- 51d. [Winters or Somers], ACTRESS. Shelley and Suzanne. Great clue!
Oops, our dinner is about to be delivered earlier than expected. Fave fill: MAHALIA and the other women, GNOCCHI, I GUESS NOT, but not KALE SALAD because kale, meh.
Four stars from me.
Evan Birnholz’s Washington Post crossword, “Early Risers” – Jim Q’s writeup
Another mindbending, multi-layered, 21x offering from Evan this week (at second glance I think it’s 20×21!).
THEME: Starred clues are “early risers” in that the first letters in the answer need to be read vertically upward.
THEME ANSWERS (from bottom to top):
- 114A [*Spurs] GOADS. Horizontally, it reads GADS (perfectly acceptable as a crossword entry), but moving upwards first, the solver can find the missing O.
- 106A [*More bizarre] ODDER.
- 91A [*Confusing situations] MORASSES.
- 73A [*Inning before extra innings] NINTH.
- 56A [*___ the system (exploited the rules)] GAMED.
- 35A [*Removing the wrong letters, say] ERASING.
- 26A [*Empathetic comment] I CARE.
- 66A [What an early riser may watch … and, reading bottom to top, what’s spelled out by this puzzle’s “early risers”] GOOD MORNING AMERICA.
SUB THEME ANSWERS:
- 21A [Time when an early riser is awake] BREAK OF DAY.
- 116A [Time when an early riser is awake] FIRST LIGHT.
Unfortunately, when I last updated my Mac, the only photoshop program I kinda-sorta know how to use didn’t update with it, so I can’t color code the solution grid for a cleaner visual. Any help with that? Finding and learning a new program is on my list of things to do!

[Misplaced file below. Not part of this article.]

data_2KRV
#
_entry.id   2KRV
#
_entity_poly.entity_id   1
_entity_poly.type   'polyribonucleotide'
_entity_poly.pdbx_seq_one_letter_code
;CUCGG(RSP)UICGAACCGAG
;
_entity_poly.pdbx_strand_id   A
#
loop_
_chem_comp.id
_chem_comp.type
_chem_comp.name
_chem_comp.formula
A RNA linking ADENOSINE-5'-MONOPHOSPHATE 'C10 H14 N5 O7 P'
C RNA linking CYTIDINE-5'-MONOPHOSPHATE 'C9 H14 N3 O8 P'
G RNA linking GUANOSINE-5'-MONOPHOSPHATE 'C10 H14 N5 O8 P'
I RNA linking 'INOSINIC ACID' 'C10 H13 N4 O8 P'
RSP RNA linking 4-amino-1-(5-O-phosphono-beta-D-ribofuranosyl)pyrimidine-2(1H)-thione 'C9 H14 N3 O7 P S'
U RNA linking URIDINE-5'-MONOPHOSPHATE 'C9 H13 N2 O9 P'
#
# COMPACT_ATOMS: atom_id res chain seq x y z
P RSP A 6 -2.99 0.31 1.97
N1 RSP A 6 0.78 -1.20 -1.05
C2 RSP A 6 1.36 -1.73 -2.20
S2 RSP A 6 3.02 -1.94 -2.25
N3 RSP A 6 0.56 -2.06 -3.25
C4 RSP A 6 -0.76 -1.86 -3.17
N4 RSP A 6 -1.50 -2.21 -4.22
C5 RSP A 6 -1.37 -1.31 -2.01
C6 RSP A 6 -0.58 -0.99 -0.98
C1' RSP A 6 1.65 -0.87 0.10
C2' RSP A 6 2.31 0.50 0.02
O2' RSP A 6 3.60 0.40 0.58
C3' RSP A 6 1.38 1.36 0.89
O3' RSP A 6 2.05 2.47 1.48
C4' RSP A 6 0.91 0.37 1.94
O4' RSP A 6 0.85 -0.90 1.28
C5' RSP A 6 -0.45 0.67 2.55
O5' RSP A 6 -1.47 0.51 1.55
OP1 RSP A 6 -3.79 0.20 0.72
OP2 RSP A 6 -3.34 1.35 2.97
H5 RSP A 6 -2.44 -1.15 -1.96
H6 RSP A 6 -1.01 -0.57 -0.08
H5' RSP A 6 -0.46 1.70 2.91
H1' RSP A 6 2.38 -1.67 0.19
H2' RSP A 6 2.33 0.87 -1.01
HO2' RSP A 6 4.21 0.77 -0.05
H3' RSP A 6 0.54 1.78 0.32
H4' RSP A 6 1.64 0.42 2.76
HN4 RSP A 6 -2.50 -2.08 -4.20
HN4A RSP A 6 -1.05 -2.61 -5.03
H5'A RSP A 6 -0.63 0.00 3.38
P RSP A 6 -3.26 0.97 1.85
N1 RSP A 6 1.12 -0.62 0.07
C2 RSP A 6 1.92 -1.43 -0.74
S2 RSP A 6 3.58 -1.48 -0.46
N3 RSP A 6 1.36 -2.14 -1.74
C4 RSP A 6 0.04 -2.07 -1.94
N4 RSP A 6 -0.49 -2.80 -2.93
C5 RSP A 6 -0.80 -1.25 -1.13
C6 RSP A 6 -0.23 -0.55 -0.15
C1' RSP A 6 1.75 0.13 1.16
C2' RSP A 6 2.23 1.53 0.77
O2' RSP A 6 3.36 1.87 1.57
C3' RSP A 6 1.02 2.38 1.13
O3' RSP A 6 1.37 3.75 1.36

This is really, really clever. I especially like how the actual puzzle seems to be saying “GOOD MORNING!” to its many solvers who are likely to solve in the AM. The fact that each of the altered horizontal answers are still acceptable crossword fill is A) entirely expected because Evan wouldn’t do it any other way and B) phenomenal!
While regular solvers are likely to have seen this sort of idea of letters veering from their horizontal course in puzzles before, this entire grid felt fresh.
Tougher stuff in the gird for me largely included names (as usual). Didn’t know AIMEE, PEGG (though there’s a nice little helper to determine that one at 95A), DOUG, ELI, ALYSSA, ISAAC, NINA, and HILO. I will say that all were fairly crossed and I much prefer the fresher clues for them over the ones I’ve seen time and time again. Still, I don’t think it will stick unless I see them over and over. I did know Kelli O’HARA! I’ve seen her in everything she’s been on on Broadway, including the dreadful Dracula, the Musical.